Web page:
What to Expect When You’re Expecting During Hurricane Season 2022
We are in the midst of hurricane season, and we are still in a pandemic. For pregnant women and families with small children, it’s important to take extra steps to ensure that everything goes smoothly, whether you are evacuating or staying. This can be a scary situation but preparing now can spare you from unnecessary worries during a power outage, an evacuation or storm recovery.
To help prevent any stress that may occur down the road, try these helpful tips so you can have an evacuation plan already in place.
What expecting moms should know to be prepared
1. Create a family communication action plan so everyone is clear about what needs to take place before and during evacuation.
2. Create a birth plan. It is highly recommended to plan an alternate birth location in the event of road problems or evacuation, especially if it’s close to your delivery date or if you are considered high-risk. Communicate with your doctor’s office to let them know where you will be and discuss whether it is safe for you to leave prior to the storm. Also, you should make sure that your physician has a current phone number from you.
3. Create an evacuation checklist. Your checklist should include the following items:
- A copy of your prenatal care record and immunizations.
- Two weeks’ worth of medications, including prenatal vitamins and prescriptions
- Phone numbers and locations for local obstetricians and midwives in the event you cannot reach your regular provider during evacuation.
- Your birth bag. In addition to the normal items, be sure to also pack a mask for you and anyone else in your family that you are evacuating with.
- Be sure to include your breast pump if you plan on breastfeeding.
If you know your evacuation location, go to www.acog.org to find an OB/GYN in your state and country.
4. We are also still in the middle of the COVID-19 pandemic. If you are evacuating, it is important to contact the local hospital where you plan to evacuate to and ask questions on how they are handling COVID-19. Some questions should include:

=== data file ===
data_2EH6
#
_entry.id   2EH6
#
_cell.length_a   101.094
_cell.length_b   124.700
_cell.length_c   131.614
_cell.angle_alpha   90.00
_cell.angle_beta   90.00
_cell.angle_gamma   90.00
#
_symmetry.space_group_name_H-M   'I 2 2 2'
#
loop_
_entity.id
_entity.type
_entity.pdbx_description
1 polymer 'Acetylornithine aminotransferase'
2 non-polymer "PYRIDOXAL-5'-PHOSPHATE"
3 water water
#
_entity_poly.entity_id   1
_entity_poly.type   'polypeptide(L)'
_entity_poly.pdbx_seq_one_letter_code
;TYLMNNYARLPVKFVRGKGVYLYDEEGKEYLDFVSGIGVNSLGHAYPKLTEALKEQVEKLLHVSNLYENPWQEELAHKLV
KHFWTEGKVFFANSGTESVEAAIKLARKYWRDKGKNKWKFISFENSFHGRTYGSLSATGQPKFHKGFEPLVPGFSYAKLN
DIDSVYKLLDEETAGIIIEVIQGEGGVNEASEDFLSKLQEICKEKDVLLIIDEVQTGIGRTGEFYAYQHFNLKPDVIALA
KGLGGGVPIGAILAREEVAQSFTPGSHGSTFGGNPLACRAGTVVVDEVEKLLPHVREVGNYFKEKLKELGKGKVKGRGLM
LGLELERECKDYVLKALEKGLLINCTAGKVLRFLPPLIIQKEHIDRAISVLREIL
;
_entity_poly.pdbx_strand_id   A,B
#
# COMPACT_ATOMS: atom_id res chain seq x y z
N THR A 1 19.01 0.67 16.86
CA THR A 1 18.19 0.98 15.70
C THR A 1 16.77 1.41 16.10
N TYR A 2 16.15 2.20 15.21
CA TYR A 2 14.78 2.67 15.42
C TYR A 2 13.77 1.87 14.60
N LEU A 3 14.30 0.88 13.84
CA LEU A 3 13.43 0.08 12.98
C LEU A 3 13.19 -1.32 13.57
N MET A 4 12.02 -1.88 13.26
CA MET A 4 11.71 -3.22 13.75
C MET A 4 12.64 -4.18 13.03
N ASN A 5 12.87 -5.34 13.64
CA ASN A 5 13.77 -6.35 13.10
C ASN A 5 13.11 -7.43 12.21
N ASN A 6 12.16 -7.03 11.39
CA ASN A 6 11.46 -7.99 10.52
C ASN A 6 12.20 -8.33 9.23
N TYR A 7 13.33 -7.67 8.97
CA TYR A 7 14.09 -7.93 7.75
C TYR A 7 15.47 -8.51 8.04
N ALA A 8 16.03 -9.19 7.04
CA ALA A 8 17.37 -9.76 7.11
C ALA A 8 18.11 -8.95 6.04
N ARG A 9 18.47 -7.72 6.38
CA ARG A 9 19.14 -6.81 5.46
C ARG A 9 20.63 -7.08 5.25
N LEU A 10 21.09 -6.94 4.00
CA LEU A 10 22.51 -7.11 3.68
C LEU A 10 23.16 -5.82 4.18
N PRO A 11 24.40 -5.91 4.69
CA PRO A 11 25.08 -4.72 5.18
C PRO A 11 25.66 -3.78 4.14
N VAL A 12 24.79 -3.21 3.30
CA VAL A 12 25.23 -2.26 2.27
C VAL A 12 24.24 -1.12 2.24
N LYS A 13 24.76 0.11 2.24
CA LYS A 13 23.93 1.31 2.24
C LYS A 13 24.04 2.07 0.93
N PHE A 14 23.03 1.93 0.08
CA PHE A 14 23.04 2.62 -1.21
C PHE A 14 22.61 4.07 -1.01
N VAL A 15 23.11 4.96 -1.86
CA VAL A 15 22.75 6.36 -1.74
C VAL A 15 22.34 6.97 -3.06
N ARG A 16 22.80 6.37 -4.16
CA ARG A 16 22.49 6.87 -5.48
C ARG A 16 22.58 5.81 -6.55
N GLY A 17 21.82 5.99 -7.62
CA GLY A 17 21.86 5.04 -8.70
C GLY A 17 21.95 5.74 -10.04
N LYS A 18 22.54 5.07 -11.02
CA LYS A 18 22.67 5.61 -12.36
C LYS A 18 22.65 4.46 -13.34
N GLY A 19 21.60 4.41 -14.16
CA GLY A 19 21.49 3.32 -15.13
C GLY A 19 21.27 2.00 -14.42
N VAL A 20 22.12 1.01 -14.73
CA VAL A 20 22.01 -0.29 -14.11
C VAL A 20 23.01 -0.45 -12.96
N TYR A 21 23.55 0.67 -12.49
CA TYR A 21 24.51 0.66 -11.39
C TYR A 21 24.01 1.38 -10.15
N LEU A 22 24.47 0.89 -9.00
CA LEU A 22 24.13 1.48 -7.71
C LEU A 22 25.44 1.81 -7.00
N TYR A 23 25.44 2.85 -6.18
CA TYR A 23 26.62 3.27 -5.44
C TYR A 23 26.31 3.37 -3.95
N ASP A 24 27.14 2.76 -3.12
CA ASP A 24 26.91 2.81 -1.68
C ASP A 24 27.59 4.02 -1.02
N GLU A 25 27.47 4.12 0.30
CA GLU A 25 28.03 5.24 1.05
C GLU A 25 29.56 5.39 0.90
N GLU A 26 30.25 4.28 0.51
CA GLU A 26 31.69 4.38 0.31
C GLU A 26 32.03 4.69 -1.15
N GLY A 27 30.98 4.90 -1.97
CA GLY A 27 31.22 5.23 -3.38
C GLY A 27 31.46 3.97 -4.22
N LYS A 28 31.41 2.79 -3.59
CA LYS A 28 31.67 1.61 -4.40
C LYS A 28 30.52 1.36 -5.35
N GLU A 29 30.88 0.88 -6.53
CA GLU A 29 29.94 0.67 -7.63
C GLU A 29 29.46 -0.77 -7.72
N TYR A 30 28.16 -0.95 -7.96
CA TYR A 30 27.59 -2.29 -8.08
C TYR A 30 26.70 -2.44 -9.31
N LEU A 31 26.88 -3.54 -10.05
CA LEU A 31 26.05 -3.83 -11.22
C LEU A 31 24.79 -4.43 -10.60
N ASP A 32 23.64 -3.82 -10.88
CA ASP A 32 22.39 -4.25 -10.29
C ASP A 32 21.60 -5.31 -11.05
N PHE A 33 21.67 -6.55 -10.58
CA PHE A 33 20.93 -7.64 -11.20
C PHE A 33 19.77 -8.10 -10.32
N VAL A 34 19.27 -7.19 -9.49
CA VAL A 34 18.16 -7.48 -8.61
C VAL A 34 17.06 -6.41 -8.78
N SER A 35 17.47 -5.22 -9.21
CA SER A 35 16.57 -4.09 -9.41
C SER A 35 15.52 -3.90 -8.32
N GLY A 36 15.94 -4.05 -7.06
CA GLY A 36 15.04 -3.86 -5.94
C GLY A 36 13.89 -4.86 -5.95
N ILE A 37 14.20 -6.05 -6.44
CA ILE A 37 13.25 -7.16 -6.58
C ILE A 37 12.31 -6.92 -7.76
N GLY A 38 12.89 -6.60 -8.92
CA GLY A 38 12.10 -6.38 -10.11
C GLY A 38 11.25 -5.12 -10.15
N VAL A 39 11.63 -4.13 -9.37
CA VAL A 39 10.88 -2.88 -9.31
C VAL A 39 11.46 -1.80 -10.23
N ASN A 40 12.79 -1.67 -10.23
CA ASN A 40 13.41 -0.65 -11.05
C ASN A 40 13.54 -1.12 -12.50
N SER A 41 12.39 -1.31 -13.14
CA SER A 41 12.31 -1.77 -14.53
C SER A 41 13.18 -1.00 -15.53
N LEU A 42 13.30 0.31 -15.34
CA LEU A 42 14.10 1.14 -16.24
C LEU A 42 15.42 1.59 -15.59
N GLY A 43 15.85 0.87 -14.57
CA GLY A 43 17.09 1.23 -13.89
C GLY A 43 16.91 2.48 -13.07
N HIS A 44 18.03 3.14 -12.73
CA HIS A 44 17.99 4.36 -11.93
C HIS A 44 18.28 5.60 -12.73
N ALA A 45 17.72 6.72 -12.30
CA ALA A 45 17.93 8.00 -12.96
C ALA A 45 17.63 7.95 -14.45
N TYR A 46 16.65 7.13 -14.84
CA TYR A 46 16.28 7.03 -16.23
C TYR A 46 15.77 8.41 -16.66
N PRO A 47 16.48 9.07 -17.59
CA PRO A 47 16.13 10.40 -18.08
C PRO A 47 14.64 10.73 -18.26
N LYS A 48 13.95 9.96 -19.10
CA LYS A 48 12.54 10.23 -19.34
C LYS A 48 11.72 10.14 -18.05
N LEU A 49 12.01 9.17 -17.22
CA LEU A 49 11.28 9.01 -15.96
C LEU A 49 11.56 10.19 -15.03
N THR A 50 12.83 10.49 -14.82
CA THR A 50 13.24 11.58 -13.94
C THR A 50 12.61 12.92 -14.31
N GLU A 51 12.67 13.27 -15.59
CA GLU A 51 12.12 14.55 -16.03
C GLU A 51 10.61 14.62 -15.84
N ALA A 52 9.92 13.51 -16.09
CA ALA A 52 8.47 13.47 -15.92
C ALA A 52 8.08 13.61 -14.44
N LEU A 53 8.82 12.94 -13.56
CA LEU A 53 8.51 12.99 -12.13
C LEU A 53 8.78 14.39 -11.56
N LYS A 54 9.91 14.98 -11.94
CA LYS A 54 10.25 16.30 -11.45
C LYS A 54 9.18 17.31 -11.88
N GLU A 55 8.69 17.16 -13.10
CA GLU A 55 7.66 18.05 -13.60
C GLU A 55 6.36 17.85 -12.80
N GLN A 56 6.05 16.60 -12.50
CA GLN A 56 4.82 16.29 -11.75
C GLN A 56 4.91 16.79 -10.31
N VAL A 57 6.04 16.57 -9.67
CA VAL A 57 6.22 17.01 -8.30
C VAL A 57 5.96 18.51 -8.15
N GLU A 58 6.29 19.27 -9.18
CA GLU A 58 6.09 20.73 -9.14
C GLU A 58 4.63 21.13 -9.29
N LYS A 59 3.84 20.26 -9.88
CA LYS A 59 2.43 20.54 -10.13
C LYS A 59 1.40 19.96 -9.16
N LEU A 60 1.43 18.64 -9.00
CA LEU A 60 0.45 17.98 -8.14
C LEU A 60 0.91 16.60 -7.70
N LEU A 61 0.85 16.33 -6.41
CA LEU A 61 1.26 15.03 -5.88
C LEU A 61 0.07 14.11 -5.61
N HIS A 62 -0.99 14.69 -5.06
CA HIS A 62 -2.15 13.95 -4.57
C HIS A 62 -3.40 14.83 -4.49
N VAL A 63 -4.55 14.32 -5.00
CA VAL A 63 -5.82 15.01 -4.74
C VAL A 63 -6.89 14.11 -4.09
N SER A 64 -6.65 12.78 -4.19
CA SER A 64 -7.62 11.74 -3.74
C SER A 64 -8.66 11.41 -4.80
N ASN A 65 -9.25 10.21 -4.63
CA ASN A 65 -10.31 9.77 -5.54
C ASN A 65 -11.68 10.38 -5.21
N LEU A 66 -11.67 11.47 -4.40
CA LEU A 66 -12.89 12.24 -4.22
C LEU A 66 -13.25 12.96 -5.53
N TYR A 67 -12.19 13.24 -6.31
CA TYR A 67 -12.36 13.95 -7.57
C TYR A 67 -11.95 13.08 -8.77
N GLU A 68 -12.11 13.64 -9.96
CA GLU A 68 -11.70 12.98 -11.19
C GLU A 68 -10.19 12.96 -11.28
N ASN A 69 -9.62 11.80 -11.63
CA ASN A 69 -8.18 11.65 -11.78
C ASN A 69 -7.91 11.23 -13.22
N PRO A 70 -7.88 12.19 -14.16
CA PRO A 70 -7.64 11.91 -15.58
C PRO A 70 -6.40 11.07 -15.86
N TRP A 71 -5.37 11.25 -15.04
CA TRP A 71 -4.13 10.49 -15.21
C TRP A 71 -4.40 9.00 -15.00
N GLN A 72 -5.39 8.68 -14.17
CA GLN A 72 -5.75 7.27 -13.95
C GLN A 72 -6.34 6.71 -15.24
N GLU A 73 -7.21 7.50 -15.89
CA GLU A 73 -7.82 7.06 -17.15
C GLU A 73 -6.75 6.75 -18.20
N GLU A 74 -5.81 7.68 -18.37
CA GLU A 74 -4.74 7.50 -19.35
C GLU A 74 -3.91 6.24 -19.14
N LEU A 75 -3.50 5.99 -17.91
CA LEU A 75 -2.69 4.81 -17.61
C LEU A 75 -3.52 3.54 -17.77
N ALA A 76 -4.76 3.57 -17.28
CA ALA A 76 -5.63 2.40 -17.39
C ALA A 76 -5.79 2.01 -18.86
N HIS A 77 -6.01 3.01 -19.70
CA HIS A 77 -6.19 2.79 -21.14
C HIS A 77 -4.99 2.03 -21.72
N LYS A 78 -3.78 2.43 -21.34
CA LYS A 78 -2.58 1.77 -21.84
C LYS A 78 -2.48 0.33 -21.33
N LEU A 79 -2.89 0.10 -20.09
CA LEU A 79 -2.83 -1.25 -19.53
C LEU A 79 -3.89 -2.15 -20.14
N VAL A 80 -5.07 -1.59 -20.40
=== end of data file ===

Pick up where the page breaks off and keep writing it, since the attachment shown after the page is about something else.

- How are they handling/testing for COVID-19?
- What safety measures do they have in place? Are they doing temperature checks, what are their masking policies, etc.
- What is the visitor policy? Depending on the policy, if you are evacuating with your entire family or if you plan to stay in town and have other children with you, it is important that you have the appropriate childcare in place.
5. If you seek help at a shelter, immediately notify them of your pregnancy and get information about the location of hospitals in the area.
6. Floodwaters after a storm may carry all forms of infectious agents and toxic chemicals, which can harm both you and baby. If you are in a flood-prone area, it’s a good idea to evacuate so you can avoid being put in such a situation.
Learn the signs of preterm labor
Hurricanes do not directly cause labor to happen. Labor is expected anytime between 37 and 42 weeks and should be planned for accordingly. However, stress is a major factor in preterm labor, but early preparation and planning can help reduce stress levels.
If you experience any of these signs, please contact help as soon as possible.
- Contractions every 10 minutes or more
- Leaking vaginal fluid or bleeding
- Feeling that baby is pushing down
- Low, dull backache
- Abdominal cramps
Tips for feeding your family
1. Create a food hurricane kit for your entire family that can either be used at home or during a car ride to safer ground.
2. If you are pregnant, make sure you have enough high-protein snacks and clean water to drink to prevent dehydration. Also, try to maintain a healthy diet during and after the storm.
3. For babies less than six months old, breast milk is recommended when possible. It’s always available and sterile. To maintain breastmilk during an evacuation, remember to pack a battery-operated quality pump or hand pump, clean storage bottles or bags and a method of freezing or cold storage. Talk to your doctor or schedule time with a lactation consultant if you have difficulty breast feeding.
4. Pumped milk will last about eight days refrigerated; previously frozen milk will last about 24 hours in the fridge. Pack at least three full days and nights worth of pre-washed bottles, nipples and formula.